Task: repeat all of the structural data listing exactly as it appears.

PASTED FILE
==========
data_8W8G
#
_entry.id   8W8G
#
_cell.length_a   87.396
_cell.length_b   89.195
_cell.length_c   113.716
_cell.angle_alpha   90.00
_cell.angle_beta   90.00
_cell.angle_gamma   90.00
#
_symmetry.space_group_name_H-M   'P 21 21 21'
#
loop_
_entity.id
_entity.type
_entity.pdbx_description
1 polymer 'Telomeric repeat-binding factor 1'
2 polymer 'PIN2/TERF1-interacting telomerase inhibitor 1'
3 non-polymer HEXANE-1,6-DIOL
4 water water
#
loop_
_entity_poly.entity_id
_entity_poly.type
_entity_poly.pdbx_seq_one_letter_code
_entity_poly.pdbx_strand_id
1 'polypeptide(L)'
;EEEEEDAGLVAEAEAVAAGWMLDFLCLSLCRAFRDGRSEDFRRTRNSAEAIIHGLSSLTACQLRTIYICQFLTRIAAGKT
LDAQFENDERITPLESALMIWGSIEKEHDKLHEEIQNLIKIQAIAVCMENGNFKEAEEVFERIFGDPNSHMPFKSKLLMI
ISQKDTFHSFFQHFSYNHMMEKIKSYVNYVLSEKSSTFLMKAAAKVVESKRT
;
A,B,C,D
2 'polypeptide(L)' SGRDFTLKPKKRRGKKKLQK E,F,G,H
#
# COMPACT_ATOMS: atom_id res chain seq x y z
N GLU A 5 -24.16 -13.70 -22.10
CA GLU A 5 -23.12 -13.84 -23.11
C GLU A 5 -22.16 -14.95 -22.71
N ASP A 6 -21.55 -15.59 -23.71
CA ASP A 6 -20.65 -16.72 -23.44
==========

data_8W8G
#
_entry.id   8W8G
#
_cell.length_a   87.396
_cell.length_b   89.195
_cell.length_c   113.716
_cell.angle_alpha   90.00
_cell.angle_beta   90.00
_cell.angle_gamma   90.00
#
_symmetry.space_group_name_H-M   'P 21 21 21'
#
loop_
_entity.id
_entity.type
_entity.pdbx_description
1 polymer 'Telomeric repeat-binding factor 1'
2 polymer 'PIN2/TERF1-interacting telomerase inhibitor 1'
3 non-polymer HEXANE-1,6-DIOL
4 water water
#
loop_
_entity_poly.entity_id
_entity_poly.type
_entity_poly.pdbx_seq_one_letter_code
_entity_poly.pdbx_strand_id
1 'polypeptide(L)'
;EEEEEDAGLVAEAEAVAAGWMLDFLCLSLCRAFRDGRSEDFRRTRNSAEAIIHGLSSLTACQLRTIYICQFLTRIAAGKT
LDAQFENDERITPLESALMIWGSIEKEHDKLHEEIQNLIKIQAIAVCMENGNFKEAEEVFERIFGDPNSHMPFKSKLLMI
ISQKDTFHSFFQHFSYNHMMEKIKSYVNYVLSEKSSTFLMKAAAKVVESKRT
;
A,B,C,D
2 'polypeptide(L)' SGRDFTLKPKKRRGKKKLQK E,F,G,H
#
# COMPACT_ATOMS: atom_id res chain seq x y z
N GLU A 5 -24.16 -13.70 -22.10
CA GLU A 5 -23.12 -13.84 -23.11
C GLU A 5 -22.16 -14.95 -22.71
N ASP A 6 -21.55 -15.59 -23.71
CA ASP A 6 -20.65 -16.72 -23.44